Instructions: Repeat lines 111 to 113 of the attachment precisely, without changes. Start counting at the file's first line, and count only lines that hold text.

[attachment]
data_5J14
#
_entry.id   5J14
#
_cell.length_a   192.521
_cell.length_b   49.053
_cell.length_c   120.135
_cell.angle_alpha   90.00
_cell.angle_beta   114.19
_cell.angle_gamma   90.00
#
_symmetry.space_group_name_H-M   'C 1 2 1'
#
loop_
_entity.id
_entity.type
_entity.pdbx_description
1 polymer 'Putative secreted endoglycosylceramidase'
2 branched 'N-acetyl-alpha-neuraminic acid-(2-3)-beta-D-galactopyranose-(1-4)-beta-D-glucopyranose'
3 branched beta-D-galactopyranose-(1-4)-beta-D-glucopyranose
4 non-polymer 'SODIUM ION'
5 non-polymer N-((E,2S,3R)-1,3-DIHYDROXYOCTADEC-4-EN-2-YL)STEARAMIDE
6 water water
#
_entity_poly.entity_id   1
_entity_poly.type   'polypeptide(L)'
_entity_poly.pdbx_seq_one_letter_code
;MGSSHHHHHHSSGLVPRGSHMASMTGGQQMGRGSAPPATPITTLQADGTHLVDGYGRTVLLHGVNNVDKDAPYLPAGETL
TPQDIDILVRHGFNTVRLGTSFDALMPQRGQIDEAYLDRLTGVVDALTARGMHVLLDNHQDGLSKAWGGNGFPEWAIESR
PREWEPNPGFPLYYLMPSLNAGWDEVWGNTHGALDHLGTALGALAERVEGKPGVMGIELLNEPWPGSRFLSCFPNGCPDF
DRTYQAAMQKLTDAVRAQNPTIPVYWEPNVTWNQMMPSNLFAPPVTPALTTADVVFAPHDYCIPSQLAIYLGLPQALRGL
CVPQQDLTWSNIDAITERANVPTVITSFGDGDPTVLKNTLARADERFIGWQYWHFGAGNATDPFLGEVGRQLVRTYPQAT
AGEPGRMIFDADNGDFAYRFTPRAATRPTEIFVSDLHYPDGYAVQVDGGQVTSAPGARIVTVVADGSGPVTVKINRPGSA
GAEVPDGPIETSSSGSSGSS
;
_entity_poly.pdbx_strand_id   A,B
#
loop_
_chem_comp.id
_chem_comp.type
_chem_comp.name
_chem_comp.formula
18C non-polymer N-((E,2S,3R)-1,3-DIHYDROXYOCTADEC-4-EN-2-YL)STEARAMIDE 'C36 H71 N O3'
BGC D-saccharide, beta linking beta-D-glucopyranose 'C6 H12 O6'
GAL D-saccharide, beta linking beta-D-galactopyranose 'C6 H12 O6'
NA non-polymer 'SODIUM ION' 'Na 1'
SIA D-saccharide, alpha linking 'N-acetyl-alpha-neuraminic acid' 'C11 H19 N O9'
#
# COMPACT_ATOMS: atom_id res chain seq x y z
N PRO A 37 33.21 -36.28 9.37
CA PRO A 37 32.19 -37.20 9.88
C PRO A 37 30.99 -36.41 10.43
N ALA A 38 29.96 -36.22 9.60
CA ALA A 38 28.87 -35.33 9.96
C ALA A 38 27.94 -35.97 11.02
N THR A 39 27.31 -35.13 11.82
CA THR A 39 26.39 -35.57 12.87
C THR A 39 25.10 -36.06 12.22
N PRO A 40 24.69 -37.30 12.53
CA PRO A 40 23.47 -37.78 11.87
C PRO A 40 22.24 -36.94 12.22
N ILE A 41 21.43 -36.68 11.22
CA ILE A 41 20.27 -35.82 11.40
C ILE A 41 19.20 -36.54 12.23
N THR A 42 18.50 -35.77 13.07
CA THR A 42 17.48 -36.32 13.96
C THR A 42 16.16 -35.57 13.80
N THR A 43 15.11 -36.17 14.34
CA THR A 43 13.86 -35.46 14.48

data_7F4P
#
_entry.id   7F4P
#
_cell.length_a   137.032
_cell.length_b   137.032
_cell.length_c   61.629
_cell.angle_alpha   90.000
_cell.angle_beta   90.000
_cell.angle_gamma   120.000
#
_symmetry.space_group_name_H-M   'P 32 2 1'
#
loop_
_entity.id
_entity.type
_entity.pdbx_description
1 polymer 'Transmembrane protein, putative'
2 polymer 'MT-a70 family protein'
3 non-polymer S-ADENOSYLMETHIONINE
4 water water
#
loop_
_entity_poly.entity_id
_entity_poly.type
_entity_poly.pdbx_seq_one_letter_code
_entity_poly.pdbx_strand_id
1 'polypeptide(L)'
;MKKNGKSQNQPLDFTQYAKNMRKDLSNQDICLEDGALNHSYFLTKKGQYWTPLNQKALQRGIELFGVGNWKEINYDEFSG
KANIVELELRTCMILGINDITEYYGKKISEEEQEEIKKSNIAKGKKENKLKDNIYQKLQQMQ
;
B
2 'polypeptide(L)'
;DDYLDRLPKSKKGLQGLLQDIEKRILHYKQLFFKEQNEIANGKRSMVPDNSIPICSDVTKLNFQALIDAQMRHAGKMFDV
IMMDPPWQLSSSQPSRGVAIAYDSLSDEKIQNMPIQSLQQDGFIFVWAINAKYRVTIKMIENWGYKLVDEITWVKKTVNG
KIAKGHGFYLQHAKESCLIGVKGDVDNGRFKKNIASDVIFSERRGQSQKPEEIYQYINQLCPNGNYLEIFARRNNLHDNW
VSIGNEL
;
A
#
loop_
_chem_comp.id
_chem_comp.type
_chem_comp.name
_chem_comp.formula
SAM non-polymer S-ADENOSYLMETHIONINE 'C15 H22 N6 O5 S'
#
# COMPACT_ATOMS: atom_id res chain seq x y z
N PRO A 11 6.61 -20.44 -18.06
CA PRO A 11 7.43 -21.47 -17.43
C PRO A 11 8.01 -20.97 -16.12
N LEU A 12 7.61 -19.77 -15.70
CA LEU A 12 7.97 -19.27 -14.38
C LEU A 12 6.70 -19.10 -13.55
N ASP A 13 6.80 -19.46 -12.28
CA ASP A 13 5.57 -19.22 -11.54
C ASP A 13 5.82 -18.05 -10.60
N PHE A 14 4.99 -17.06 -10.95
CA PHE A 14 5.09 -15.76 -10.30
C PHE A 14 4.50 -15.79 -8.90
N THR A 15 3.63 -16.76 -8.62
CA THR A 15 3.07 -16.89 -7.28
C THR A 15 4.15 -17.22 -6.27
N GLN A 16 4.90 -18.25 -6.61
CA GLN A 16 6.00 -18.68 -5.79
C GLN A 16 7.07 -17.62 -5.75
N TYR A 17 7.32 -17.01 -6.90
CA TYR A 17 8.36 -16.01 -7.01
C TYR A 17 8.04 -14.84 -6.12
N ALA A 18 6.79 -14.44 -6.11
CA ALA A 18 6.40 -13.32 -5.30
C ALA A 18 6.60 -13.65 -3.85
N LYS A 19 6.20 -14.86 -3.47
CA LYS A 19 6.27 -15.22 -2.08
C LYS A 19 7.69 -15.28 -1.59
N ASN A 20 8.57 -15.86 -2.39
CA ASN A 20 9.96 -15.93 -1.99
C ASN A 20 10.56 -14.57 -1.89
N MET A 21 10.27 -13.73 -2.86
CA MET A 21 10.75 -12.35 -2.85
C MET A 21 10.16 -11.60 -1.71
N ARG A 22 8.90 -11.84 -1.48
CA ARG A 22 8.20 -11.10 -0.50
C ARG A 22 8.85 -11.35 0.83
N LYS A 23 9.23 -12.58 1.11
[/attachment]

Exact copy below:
_chem_comp.id
_chem_comp.type
_chem_comp.name